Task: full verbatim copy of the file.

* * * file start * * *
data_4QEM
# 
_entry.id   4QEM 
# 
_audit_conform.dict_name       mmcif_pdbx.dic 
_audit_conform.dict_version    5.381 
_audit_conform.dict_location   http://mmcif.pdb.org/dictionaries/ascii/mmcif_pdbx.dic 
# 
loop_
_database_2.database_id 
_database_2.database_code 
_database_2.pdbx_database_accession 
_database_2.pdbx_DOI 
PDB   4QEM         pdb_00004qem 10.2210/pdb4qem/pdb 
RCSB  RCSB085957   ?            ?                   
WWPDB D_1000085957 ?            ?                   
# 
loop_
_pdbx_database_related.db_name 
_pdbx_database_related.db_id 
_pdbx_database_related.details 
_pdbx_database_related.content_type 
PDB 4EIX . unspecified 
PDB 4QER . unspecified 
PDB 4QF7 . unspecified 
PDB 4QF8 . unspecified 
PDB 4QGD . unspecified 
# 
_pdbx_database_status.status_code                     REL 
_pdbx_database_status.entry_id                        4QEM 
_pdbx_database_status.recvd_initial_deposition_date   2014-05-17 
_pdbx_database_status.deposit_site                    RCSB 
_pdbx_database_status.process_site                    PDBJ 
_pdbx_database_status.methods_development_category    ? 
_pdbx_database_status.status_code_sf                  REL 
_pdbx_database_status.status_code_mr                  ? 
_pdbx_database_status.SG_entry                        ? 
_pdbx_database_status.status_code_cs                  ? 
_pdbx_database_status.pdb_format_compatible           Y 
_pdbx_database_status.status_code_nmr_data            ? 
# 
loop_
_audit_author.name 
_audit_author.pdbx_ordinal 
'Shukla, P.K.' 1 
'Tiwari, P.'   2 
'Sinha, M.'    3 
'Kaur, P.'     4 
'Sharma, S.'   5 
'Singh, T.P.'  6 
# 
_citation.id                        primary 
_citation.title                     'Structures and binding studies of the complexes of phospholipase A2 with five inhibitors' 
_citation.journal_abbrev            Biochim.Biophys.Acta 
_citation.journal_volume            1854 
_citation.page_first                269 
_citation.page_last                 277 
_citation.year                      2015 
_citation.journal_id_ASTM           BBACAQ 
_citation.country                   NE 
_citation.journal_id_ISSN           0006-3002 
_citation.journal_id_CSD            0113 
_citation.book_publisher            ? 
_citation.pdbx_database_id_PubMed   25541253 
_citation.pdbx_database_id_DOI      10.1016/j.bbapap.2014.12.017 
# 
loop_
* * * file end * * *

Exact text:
data_4QEM
# 
_entry.id   4QEM 
# 
_audit_conform.dict_name       mmcif_pdbx.dic 
_audit_conform.dict_version    5.381 
_audit_conform.dict_location   http://mmcif.pdb.org/dictionaries/ascii/mmcif_pdbx.dic 
# 
loop_
_database_2.database_id 
_database_2.database_code 
_database_2.pdbx_database_accession 
_database_2.pdbx_DOI 
PDB   4QEM         pdb_00004qem 10.2210/pdb4qem/pdb 
RCSB  RCSB085957   ?            ?                   
WWPDB D_1000085957 ?            ?                   
# 
loop_
_pdbx_database_related.db_name 
_pdbx_database_related.db_id 
_pdbx_database_related.details 
_pdbx_database_related.content_type 
PDB 4EIX . unspecified 
PDB 4QER . unspecified 
PDB 4QF7 . unspecified 
PDB 4QF8 . unspecified 
PDB 4QGD . unspecified 
# 
_pdbx_database_status.status_code                     REL 
_pdbx_database_status.entry_id                        4QEM 
_pdbx_database_status.recvd_initial_deposition_date   2014-05-17 
_pdbx_database_status.deposit_site                    RCSB 
_pdbx_database_status.process_site                    PDBJ 
_pdbx_database_status.methods_development_category    ? 
_pdbx_database_status.status_code_sf                  REL 
_pdbx_database_status.status_code_mr                  ? 
_pdbx_database_status.SG_entry                        ? 
_pdbx_database_status.status_code_cs                  ? 
_pdbx_database_status.pdb_format_compatible           Y 
_pdbx_database_status.status_code_nmr_data            ? 
# 
loop_
_audit_author.name 
_audit_author.pdbx_ordinal 
'Shukla, P.K.' 1 
'Tiwari, P.'   2 
'Sinha, M.'    3 
'Kaur, P.'     4 
'Sharma, S.'   5 
'Singh, T.P.'  6 
# 
_citation.id                        primary 
_citation.title                     'Structures and binding studies of the complexes of phospholipase A2 with five inhibitors' 
_citation.journal_abbrev            Biochim.Biophys.Acta 
_citation.journal_volume            1854 
_citation.page_first                269 
_citation.page_last                 277 
_citation.year                      2015 
_citation.journal_id_ASTM           BBACAQ 
_citation.country                   NE 
_citation.journal_id_ISSN           0006-3002 
_citation.journal_id_CSD            0113 
_citation.book_publisher            ? 
_citation.pdbx_database_id_PubMed   25541253 
_citation.pdbx_database_id_DOI      10.1016/j.bbapap.2014.12.017 
# 
loop_